http://www.thomasgoisque-photo.com/site.php?page=reportages&spec=avent&id=2

I for myself did the Northcape in February 11 years ago with a BMW-GS-combo with two wheel drive (in that time the first GS-combo with that technologie).

Here in Europe there are many winter riders. Few years ago there were also two special issues of the mag "Winterfahrer".

And in 16 days we are starting with two hacks to the nortcape again and than further on to Murmansk in Russia.
Winterriding is the best for a enthusiastic motorcyclist. Some really unbelievable winterpics you´ll find at:
http://www.advrider.com/forums/showt...=Tauerntreffen

Its the best winterrallye at all.

And a small video of last years Tauern-Rallye you´ll find here:

http://www.youtube.com/watch?v=oVvEQbnn9JQ


Congratulations to your project. I know a little bit, what is waiting for you.

Winterbiker


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Old 02-03-2009, 06:01 AM   #58
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Quote:
Originally Posted by Northern Rob
Hi, guys would appreciate help on this problem if any ideas...

How do I keep my camera and camcorder warm so that they're handy while riding and keep operating? I hear the batteries die quickly and the cameras don't work well when you get -10 -20 etc.

Any ideas or anyone got this figured out already? I think I have enough power to run some more heated gear but what?
I can make you a little tankbag heater if you want. It's the same one I made for Paul...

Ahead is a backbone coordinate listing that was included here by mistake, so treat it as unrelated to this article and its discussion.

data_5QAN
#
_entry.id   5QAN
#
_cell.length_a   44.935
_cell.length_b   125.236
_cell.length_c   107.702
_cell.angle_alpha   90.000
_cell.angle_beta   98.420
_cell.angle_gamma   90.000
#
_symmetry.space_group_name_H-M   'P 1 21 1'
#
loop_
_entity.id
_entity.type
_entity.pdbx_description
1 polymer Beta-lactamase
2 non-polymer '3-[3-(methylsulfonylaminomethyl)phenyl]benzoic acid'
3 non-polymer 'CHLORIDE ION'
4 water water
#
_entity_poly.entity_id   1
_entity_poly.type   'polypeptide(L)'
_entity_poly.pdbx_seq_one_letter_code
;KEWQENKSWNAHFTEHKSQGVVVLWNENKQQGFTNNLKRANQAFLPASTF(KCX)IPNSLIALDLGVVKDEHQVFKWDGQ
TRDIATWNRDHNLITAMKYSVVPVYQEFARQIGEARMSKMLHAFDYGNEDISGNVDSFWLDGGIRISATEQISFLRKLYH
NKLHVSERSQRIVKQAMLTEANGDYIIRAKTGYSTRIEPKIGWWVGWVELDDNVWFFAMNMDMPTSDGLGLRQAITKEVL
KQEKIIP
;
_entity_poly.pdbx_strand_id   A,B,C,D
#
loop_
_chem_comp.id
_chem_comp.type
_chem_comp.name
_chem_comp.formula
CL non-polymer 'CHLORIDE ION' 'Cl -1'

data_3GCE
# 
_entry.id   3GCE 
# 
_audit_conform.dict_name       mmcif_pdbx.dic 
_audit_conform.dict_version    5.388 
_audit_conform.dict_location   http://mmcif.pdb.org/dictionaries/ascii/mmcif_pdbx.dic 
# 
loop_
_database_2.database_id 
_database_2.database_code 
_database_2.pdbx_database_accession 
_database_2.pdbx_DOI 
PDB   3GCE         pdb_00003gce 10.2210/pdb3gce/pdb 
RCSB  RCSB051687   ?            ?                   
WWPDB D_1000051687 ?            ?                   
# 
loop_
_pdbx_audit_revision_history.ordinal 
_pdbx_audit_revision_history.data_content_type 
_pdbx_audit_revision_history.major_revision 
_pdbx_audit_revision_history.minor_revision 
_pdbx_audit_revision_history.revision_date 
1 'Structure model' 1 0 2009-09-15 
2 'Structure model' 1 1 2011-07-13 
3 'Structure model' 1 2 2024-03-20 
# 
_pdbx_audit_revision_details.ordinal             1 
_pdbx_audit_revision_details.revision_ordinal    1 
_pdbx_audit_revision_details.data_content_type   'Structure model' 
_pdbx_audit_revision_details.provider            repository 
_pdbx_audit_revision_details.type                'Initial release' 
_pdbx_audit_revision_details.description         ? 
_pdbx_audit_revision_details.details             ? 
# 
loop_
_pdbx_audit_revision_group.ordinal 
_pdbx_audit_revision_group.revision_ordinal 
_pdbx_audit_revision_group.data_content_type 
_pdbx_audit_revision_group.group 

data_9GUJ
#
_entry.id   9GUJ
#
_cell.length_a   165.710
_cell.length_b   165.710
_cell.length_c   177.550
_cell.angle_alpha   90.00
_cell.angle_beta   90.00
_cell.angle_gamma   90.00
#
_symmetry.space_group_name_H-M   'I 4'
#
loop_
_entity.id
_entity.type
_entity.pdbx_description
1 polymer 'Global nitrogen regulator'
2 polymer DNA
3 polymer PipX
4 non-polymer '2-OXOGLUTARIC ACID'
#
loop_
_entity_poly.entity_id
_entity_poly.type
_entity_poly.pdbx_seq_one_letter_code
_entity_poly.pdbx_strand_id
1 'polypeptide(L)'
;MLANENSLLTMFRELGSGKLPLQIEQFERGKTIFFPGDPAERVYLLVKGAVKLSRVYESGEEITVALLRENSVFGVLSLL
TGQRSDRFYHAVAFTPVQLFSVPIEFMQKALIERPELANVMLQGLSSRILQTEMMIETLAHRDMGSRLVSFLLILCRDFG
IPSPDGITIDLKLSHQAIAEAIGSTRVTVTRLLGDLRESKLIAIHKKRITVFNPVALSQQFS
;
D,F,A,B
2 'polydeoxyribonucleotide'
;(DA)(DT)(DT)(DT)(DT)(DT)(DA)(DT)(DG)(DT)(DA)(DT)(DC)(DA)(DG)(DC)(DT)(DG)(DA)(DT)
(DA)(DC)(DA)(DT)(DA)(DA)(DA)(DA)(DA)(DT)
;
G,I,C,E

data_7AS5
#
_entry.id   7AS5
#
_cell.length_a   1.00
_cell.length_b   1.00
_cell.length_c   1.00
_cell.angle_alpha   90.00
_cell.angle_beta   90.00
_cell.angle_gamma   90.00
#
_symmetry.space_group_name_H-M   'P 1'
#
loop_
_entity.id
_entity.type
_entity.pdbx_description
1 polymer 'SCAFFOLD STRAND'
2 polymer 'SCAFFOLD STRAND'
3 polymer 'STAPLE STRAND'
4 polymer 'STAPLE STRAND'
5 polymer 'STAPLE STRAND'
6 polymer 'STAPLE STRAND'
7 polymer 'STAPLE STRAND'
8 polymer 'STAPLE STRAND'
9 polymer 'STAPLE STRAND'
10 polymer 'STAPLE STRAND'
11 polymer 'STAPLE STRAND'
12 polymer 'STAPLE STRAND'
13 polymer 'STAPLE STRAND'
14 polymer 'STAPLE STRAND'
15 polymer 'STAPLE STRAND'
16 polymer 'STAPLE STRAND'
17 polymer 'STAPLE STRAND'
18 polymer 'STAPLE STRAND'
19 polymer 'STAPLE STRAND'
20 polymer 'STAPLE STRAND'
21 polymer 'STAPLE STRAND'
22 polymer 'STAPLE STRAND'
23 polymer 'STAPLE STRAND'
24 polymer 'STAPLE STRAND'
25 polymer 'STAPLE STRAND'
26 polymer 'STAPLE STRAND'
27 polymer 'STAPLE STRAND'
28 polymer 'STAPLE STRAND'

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Old 02-04-2009, 02:42 PM   #59
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Quote:
Originally Posted by Winterbiker
Baikal sea in winter. Pics about you´ll find at:
http://www.thomasgoisque-photo.com/site.php?page=reportages&spec=avent&id=2

Some really unbelievable winterpics you´ll find at:
http://www.advrider.com/forums/showt...=Tauerntreffen

And a small video of last years Tauern-Rallye you´ll find here:

http://www.youtube.com/watch?v=oVvEQbnn9JQ



Winterbiker. Its clear you know more than just "a little" of what's in store. If you have suggestions for the ride, I'm all ears.

Those pictures are brilliant. Great job! I hope I can get shots like that. Can you tell us anything about the camera equipment?

Good luck on your ride and be sure to bring lots of pics back for the rest of us.

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Old 02-04-2009, 02:46 PM   #60
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Quote:
Originally Posted by ZZR_Ron
I can make you a little tankbag heater if you want. It's the same one I made for Paul...
Ron, you've made me an offer I can't refuse.
PM sent.